+- ``response.optimize_js``: can be set to "concat,minify,inline" to concatenate, minify and inline the JavaScript files included by web2py.
- ``response.view``: the name of the view template that must render the page. This is set by default to:
``
"%s/%s.%s" % (request.controller, request.function, request.extension)
@@ -1125,7 +1127,7 @@ In the "generic.html" view this is done using ``{{=response.toolbar()}}``.
#### Separate sessions
-If you are storing sessions on the filesystem and you have lots of them, the file system access may become a bottle-neck. One solution is the following:
+If you are storing sessions on system access may become a bottle-neck. One solution is the followingthe filesystem and you have lots of them, the file system access may become a bottle-neck. One solution is the following:
``
session.connect(request, response, separate=True)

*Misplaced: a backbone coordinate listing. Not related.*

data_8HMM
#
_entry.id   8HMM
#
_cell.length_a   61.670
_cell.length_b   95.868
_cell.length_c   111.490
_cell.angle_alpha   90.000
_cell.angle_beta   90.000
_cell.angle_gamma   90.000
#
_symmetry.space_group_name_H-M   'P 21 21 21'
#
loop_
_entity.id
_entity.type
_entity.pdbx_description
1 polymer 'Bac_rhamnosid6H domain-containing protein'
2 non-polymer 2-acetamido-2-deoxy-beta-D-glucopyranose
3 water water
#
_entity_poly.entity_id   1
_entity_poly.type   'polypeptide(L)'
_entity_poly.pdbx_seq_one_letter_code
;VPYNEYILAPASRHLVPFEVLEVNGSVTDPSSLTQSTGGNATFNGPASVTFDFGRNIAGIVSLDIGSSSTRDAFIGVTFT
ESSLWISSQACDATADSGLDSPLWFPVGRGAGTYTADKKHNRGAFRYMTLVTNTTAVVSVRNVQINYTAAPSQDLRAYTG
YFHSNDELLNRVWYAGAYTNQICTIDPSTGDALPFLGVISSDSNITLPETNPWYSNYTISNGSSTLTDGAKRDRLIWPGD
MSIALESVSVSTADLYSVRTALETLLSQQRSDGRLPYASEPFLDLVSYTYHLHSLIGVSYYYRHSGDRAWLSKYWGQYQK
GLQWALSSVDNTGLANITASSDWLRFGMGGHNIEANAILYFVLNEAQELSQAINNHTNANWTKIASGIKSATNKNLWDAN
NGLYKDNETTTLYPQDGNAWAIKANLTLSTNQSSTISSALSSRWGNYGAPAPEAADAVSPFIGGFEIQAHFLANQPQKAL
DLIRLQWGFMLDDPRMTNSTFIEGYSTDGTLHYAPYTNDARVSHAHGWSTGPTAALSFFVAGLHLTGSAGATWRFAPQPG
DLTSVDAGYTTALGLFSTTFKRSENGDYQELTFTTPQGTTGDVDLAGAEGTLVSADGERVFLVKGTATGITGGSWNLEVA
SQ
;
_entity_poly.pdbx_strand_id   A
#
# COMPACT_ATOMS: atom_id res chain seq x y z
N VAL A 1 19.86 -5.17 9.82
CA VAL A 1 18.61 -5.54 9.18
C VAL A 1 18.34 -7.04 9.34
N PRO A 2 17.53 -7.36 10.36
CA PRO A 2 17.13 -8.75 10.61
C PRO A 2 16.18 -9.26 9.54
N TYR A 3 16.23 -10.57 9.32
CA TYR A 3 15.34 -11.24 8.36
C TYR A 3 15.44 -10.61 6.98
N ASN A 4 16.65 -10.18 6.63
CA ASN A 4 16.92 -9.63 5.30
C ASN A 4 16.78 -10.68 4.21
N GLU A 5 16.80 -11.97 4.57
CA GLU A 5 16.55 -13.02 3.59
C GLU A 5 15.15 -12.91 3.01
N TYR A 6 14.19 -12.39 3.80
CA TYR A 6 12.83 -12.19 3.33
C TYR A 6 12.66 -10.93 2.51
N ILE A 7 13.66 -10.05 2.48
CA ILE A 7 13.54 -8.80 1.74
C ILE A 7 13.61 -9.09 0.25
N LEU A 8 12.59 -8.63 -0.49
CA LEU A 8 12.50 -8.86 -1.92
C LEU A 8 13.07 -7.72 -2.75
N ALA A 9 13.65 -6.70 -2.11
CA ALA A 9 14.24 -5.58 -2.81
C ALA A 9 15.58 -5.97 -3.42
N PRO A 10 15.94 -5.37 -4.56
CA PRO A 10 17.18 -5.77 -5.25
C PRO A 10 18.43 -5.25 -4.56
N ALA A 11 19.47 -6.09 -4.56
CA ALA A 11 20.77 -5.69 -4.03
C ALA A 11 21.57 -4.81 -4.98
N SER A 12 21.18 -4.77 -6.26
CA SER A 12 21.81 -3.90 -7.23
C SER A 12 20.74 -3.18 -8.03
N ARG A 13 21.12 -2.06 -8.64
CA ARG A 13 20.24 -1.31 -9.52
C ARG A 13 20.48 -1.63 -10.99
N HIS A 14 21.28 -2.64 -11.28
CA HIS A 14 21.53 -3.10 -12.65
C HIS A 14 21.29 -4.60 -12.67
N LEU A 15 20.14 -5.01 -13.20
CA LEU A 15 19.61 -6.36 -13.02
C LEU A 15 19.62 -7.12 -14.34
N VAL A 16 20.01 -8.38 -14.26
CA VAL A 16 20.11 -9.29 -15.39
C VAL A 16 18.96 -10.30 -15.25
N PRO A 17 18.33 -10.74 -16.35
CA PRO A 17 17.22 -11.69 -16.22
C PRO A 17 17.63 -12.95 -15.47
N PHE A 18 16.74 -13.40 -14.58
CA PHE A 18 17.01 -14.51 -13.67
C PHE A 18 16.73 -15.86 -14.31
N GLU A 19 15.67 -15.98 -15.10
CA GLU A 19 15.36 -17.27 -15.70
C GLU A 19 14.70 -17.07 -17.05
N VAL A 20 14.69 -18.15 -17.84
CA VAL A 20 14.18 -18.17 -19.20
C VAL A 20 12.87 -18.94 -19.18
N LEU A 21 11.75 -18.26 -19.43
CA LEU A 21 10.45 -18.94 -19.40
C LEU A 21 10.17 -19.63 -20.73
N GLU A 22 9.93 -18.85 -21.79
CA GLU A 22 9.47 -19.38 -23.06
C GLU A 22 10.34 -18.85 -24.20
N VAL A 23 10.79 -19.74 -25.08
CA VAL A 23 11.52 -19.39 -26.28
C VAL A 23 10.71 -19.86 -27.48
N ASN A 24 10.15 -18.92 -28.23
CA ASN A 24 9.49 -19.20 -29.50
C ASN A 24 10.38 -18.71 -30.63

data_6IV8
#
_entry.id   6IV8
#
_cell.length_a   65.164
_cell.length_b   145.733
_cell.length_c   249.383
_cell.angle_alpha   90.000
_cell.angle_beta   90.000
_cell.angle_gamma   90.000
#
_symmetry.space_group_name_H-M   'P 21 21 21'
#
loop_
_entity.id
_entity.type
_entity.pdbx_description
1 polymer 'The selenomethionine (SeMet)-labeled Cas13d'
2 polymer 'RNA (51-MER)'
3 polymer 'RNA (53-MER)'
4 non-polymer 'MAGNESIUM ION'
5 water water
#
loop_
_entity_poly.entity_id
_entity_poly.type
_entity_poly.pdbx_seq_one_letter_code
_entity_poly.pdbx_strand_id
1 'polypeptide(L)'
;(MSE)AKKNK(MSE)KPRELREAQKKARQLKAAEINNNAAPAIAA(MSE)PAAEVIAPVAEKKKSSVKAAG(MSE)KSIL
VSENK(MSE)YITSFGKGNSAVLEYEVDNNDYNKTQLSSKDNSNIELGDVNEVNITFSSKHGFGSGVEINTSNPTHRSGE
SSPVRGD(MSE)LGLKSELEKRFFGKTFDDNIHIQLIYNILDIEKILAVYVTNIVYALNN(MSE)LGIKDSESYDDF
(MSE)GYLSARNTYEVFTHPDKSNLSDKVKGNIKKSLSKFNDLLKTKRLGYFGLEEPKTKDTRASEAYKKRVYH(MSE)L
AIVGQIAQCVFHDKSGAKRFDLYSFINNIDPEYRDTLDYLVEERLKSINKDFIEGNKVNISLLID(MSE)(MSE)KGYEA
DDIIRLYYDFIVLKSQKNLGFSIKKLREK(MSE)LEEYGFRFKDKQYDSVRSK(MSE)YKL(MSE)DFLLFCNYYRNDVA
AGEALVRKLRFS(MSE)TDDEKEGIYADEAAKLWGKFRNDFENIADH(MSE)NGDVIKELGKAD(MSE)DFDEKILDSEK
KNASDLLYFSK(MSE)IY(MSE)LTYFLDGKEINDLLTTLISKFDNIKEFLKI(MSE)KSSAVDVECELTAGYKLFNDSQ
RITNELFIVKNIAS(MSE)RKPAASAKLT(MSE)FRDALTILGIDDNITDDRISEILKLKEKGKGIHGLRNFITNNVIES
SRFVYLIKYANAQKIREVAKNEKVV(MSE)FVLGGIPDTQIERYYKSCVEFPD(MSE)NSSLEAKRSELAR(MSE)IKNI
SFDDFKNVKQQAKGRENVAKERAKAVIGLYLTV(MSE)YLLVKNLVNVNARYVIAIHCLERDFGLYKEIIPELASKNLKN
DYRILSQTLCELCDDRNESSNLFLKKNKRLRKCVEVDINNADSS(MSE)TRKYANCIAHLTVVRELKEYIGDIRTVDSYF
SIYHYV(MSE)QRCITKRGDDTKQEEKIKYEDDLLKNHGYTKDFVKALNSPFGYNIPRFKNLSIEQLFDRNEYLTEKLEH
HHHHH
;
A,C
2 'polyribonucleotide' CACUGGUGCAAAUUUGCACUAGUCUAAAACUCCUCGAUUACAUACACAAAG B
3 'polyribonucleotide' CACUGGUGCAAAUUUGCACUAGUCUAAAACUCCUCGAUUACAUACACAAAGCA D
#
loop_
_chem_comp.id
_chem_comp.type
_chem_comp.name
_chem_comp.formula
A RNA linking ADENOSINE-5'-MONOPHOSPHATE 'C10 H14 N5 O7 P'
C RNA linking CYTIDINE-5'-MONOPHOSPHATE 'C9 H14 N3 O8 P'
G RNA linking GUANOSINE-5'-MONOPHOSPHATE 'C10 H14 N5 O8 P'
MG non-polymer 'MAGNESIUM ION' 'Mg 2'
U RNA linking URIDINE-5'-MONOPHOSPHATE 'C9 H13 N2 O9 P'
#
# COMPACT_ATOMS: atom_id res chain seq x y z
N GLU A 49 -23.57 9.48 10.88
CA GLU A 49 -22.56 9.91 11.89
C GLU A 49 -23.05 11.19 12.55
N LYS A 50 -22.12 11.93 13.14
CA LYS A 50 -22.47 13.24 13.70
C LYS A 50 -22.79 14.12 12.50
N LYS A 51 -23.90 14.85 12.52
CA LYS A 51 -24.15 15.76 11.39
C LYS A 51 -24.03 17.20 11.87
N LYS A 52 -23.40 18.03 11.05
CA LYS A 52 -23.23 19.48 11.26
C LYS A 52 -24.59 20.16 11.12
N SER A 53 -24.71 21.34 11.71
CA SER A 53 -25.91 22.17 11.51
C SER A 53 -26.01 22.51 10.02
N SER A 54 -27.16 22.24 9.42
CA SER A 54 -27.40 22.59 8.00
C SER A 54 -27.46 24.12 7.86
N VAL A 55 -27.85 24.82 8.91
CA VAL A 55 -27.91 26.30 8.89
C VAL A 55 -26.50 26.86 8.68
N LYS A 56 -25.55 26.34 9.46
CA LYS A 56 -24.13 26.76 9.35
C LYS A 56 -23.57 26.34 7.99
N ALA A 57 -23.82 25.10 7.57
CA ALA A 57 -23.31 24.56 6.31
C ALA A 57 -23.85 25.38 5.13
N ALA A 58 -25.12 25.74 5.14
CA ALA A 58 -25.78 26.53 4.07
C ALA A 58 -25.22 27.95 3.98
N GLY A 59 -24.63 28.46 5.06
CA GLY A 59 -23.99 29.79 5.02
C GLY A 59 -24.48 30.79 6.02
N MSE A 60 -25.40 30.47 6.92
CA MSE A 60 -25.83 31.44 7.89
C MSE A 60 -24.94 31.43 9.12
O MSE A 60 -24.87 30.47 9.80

``:code
@@ -1367,13 +1369,13 @@ It is also possible to specify application, controller and function using named
URL(a='a', c='c', f='f')
``:code
-If the application name a is missing the current app is assumed.
+If the application name ''a'' is missing the current app is assumed.
``
URL('c', 'f')
``:code
-If the controller name is missing, the current one is assumed.
+If the controller name ''c'' is missing, the current one is assumed.
``
URL('f')
@@ -1755,7 +1757,7 @@ For example:
where ``[0]`` is an item index in symbols tuple.
``T("blabla %s %s %%{word[1]}", (var1, var2))``
-PS is used for "word" and var2 respectively.
+PS is used for "word" and "var2" respectively.
You can use several ``%%{}`` placeholders with one index:
@@ -2607,7 +2609,7 @@ Here is a more complex complete example:
def task_add(a,b):
return a+b
-secheduler = Scheduler(db, tasks=dict(demo1=task_add))
+scheduler = Scheduler(db, tasks=dict(demo1=task_add))
scheduler.queue_task('demo1', pvars=dict(a=1,b=2),